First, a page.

Texas Instruments technology produces ultraportable projectors

New developments in Texas Instruments (TI; Dallas, TX) digital-light-processing (DLP) technology have resulted in increased brightness and contrast as well as decreased size and weight for a second-generation series of ultraportable projectors. Able to display both data and video in "lights-on" presentations, these projectors weigh less than 10 lbs and are only slightly larger than laptop computers. Projector improvements were achieved by the use of a highly compact optics design, the need to us

Texas Instruments technology produces ultraportable projectors

New developments in Texas Instruments (TI; Dallas, TX) digital-light-processing (DLP) technology have resulted in increased brightness and contrast as well as decreased size and weight for a second-generation series of ultraportable projectors. Able to display both data and video in "lights-on" presentations, these projectors weigh less than 10 lbs and are only slightly larger than laptop computers. Projector improvements were achieved by the use of a highly compact optics design, the need to use just one digital micromirror device (DMD), and the innovations of TI`s DLP original equipment manufacturers (OEMs).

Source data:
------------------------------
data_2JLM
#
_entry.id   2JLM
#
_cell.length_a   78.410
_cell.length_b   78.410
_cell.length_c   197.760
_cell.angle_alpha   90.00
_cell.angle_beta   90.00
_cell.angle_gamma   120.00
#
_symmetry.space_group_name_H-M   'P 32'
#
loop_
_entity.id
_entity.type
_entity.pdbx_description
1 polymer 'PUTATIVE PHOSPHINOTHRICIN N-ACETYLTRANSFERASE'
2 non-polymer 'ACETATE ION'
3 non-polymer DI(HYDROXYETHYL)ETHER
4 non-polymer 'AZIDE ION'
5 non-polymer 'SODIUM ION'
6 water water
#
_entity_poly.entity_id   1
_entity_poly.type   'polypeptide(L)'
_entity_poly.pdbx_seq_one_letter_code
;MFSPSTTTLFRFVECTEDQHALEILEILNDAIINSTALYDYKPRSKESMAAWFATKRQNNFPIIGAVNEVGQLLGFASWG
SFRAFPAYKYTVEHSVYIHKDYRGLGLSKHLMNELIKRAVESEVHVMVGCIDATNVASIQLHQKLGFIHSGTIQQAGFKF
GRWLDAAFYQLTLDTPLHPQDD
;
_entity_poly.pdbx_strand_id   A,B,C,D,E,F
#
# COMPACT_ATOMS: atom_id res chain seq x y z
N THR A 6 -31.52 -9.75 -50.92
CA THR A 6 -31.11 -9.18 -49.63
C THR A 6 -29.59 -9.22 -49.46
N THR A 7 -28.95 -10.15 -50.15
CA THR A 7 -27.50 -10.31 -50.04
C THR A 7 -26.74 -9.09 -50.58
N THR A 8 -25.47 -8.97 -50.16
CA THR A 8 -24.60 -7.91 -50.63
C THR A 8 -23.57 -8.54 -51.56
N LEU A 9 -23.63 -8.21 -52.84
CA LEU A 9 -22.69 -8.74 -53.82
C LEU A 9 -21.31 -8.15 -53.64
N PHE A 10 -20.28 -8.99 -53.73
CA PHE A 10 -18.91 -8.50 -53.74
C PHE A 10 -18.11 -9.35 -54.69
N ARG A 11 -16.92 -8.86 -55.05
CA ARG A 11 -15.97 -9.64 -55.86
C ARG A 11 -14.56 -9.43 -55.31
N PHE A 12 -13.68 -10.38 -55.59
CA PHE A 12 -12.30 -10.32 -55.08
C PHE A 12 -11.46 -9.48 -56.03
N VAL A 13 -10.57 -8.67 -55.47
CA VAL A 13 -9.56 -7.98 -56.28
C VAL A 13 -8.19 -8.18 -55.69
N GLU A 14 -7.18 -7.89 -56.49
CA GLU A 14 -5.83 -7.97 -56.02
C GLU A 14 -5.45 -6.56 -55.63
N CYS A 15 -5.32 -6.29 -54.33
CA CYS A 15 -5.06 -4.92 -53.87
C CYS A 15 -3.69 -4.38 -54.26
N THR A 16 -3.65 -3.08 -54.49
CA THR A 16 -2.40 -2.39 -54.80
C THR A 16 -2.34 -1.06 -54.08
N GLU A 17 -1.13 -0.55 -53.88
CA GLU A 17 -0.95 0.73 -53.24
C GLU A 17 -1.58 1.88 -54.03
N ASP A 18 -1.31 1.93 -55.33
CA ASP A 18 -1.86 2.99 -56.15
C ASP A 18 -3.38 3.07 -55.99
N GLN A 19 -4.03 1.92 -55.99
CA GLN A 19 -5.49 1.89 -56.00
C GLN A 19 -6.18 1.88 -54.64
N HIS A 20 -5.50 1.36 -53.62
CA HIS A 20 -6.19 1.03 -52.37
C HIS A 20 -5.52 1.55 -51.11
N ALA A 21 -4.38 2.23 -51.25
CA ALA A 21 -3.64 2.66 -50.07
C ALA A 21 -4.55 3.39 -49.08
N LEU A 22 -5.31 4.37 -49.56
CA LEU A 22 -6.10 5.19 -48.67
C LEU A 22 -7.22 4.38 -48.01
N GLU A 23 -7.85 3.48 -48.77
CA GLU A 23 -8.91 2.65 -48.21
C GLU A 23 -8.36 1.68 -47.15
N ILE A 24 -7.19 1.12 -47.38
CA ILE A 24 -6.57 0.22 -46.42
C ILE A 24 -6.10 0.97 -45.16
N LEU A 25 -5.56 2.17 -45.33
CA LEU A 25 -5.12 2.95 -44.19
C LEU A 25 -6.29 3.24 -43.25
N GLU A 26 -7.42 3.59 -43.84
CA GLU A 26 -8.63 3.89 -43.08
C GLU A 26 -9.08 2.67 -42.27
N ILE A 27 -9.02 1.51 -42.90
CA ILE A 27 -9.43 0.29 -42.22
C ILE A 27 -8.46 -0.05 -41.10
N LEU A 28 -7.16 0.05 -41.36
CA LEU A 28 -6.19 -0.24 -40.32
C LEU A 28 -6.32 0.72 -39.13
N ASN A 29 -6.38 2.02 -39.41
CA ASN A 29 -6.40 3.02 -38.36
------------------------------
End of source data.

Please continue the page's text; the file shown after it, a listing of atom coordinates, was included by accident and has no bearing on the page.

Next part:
For example, one OEM, In Focus (Wilsonville, OR), offers the LP420 ultraportable projector that weighs less than 7 lbs and provides 500 lumens of brightness. Another OEM, Plus Corp. (Allendale, NJ), produces the UP-800, an SVGA-resolution projector that weighs less than 10 lbs and supplies 600 lumens of brightness, claimed by the company as the world`s brightest ultraportable.

"DLP technology puts [ultraportable] projectors into briefcases, which means that sharp, bright, high-quality images can be presented almost anywhere with ease," says Sherel Horsley, senior vice president of TI`s digital imaging group.

The DMD, the core of TI`s DLP technology, is a SRAM chip containing an array of 848 ¥ 600 (or 508,000) hinged microscopic mirrors attached to its upper surface. Each mirror, which is equivalent to a single pixel in the projected image, reflects color light. The relative amount of time each mirror is in the "on" or "off" state when red, green, or blue light shines on each mirror determines the hue and shade of its generated pixel. By using reflected light, the projector`s digital capabilities enable noise-free, highly stable color images and precise gray-scale and color reproduction without distortion.

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